December 6, 2010
It’s been a while since I put up one of these, but the time has come. I don’t have time to tackle all these and they deserve attention.
1) Bristol Palin‘s run on Dancing With the Stars. First, we wondered who the hell nominated her. Then it was her body and her dancing. Then people accused the Tea Party of rigging the votes in her favor. Now Margaret Cho says Sarah forced Bristol to do it. What are the political implications of all this? What are the ramifications for women?
2) What’s going on with the Bush Tax Cuts? Some people say repeal, some say don’t. It’s an economic clusterfuck. Whatever happens, it will have a big impact on everyone. So will Unemployment Extensions–or the lack of them.
3) So, apparently 2010 was The Year of the Woman. We weren’t informed of this, but apparently it is so. What the fark are they talking about, and does it hold water? And, with 2010 drawing to a close, are women now out of luck for the next 2,010 years? Or are we embarking on a new decade or awesomeness?
If you know of a topic that should be addressed but you don’t feel up to doing it yourself drop us a line and we’ll add it to the Assignment Desk.
Tawk amongst yourselves.
September 14, 2010
Mosaic: Babies aren't cheap
This headline made me stop in my tracks: “Forget the Job Hunt. Have a Baby Instead.” I read on, not sure what to make of the argument within:
Hey, girls! Here’s an idea for what to do if you’re unemployed: Have a baby. Your first reaction is probably that this is a throwback to the 1950s. But it’s not. This is the most up-to-date career advice you’re going to get for dealing with a down-in-the-dumps job market.
Penelope Trunk wants you to know that having a baby is way better than the usual means of escapism (read: grad school), that you can avoid leaving a job to have a baby if you don’t have a job to leave, and that “The biological clock trumps career aspirations.” Her arguments are facile, necessarily brief for this short column. She says grad school isn’t worth it, there’s no wage gap anyway(!), and, really, the clock is ticking so you better get baby-making right now.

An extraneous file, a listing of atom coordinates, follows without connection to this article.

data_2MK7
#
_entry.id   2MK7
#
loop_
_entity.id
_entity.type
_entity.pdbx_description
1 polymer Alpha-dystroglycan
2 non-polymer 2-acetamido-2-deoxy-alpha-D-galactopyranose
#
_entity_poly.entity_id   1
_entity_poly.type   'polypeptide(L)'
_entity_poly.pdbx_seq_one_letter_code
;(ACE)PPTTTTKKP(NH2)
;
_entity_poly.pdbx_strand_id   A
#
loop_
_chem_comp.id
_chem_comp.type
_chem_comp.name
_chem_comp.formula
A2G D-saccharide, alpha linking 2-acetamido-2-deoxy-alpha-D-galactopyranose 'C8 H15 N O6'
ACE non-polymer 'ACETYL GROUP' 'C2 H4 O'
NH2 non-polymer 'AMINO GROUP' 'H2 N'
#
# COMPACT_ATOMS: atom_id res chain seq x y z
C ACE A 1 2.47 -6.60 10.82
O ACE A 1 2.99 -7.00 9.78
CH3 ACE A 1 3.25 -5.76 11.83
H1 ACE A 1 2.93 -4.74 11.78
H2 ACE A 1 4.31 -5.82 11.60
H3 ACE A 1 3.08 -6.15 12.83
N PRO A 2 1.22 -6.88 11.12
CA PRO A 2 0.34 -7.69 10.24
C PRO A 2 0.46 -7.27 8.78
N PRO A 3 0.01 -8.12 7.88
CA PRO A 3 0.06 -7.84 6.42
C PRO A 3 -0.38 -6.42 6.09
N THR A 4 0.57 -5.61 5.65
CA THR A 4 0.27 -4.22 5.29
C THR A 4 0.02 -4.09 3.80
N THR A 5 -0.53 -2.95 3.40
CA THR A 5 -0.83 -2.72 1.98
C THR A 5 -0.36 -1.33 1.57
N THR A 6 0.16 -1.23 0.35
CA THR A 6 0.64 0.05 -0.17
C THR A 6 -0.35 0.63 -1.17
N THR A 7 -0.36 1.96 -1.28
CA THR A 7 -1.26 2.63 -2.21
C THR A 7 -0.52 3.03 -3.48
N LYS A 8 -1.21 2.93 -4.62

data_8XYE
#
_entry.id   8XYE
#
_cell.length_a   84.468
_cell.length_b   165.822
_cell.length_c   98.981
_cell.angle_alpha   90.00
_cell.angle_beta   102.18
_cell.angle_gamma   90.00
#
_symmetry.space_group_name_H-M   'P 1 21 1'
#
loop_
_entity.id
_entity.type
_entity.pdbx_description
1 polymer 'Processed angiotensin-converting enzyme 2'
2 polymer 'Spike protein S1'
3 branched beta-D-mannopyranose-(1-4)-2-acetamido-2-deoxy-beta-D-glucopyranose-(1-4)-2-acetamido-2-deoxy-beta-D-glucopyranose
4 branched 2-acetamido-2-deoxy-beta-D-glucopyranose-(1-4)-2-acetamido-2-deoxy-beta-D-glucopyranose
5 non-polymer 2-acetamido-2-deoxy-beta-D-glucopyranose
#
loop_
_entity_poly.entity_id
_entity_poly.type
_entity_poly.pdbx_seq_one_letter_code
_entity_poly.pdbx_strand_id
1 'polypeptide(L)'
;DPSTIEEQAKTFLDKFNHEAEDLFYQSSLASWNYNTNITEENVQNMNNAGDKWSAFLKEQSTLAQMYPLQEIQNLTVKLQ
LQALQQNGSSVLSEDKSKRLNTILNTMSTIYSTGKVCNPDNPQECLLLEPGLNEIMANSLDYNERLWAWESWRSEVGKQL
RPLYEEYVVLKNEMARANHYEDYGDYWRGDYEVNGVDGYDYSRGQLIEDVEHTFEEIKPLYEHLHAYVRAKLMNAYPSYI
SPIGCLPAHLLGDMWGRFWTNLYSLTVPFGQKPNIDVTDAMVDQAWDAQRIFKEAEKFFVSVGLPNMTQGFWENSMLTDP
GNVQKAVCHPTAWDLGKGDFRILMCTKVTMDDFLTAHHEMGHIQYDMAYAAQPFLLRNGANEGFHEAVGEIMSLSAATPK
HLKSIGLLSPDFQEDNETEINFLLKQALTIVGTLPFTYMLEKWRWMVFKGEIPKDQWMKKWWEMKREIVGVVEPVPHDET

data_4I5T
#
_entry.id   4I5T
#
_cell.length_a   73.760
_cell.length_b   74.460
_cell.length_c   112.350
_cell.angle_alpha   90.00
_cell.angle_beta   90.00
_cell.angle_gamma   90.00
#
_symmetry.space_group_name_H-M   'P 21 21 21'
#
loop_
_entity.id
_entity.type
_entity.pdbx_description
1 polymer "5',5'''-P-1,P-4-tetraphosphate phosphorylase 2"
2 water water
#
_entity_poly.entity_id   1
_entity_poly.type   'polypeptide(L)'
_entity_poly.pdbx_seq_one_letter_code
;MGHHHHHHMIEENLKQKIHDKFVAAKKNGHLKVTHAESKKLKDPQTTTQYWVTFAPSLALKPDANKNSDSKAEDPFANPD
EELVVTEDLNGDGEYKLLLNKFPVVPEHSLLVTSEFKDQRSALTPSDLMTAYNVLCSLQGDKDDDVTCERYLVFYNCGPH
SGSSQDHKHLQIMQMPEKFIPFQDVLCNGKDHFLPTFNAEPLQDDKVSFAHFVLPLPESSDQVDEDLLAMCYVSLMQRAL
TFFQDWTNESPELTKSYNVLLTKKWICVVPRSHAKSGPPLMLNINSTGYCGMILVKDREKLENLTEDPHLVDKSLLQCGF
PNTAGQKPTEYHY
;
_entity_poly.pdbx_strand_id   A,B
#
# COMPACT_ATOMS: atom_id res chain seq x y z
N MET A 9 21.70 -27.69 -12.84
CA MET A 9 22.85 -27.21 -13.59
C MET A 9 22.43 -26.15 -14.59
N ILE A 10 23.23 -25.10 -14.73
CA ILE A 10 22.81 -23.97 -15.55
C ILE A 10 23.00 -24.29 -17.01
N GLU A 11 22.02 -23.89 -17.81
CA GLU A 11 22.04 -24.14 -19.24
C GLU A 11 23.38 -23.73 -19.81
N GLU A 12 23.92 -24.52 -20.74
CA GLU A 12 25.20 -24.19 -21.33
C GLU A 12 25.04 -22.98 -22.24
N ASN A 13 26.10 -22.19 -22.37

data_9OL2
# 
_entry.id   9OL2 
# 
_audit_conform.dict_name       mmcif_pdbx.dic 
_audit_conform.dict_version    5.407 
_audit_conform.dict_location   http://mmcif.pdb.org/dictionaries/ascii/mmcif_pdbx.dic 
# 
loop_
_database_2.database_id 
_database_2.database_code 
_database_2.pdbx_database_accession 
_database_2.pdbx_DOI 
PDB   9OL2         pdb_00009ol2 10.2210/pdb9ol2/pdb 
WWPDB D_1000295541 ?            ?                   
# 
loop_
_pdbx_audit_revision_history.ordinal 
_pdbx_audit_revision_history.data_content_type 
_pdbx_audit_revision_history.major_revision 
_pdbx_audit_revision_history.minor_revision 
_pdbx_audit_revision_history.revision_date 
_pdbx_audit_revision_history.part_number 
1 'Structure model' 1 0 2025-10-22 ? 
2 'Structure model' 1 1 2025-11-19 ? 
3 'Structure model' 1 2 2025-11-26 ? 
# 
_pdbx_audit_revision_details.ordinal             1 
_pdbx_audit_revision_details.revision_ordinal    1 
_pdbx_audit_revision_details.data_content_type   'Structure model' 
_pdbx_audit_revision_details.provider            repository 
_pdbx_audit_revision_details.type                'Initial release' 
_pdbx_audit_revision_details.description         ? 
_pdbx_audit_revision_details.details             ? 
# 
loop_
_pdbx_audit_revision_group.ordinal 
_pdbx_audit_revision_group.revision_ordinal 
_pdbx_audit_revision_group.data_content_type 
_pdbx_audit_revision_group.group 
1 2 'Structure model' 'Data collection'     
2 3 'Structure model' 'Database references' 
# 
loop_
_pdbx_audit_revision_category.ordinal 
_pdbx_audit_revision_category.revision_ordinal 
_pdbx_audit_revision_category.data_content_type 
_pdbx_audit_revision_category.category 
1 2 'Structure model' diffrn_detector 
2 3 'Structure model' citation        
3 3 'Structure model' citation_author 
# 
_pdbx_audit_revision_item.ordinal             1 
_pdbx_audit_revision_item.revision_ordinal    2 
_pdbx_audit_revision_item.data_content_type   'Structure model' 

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July 10, 2010
MomsRising.org has a petition urging Senators to pass the Paycheck Fairness Act.
From the letter:
The Paycheck Fairness Act, which has already passed the House, would deter wage discrimination by closing loopholes in the Equal Pay Act and barring retaliation against workers who disclose their wages. The bill also allows women and men to receive the same remedies for sex-based pay discrimination that are currently available to those subject to discrimination based on race and national origin. In addition, the bill would improve the collection of pay information by the Department of Labor and the EEOC to enable those agencies to evaluate pay disparities; facilitate class actions in Equal Pay Act claims to ensure that the rules that apply to civil rights lawsuits generally also govern the Equal Pay Act; and spark the development of salary negotiation skills training.
Fair pay is especially critical in this tough economy because more and more women are the sole breadwinners in their families. On the whole, women working full-time, year-round make an average of 77 cents to every dollar that men make. This means that the average woman loses $700,000 in pay due to gender discrimination in her lifetime. For women of color, this number can be even higher. That’s a lot of money that would come in handy right now for America’s women and families.
Sign the petition, pass it on, and check out MomsRising.org.
July 7, 2010
Shaddup, wiseguy. It's free if I say it's free!
Apparently, financial experts know how to piss on just about everything.
In the latest on financial irresponsibility, girls at a lemonade stand tried to give away lemonade for on the side of the road for free — but not if Terry Savage had anything to say about it. She parked her car in front of the stand, rolled down her window, and gave those girls everything she had.
I pushed the button to roll down the window and stuck my head out to set them straight.
“You must charge something for the lemonade,” I explained. “That’s the whole point of a lemonade stand. You figure out your costs — how much the lemonade costs, and the cups — and then you charge a little more than what it costs you, so you can make money. Then you can buy more stuff, and make more lemonade, and sell it and make more money.”
(Yes, you go Terry! Do capture that American entrepreneurial spirit!)
And you have to admire the sheer uncorrupted nature of these kids. When, — after that overblown explanation of capitalism and free-market principles — Ms. Savage asked them how much she’d be charged, they insisted on giving the lemonade to her for free.
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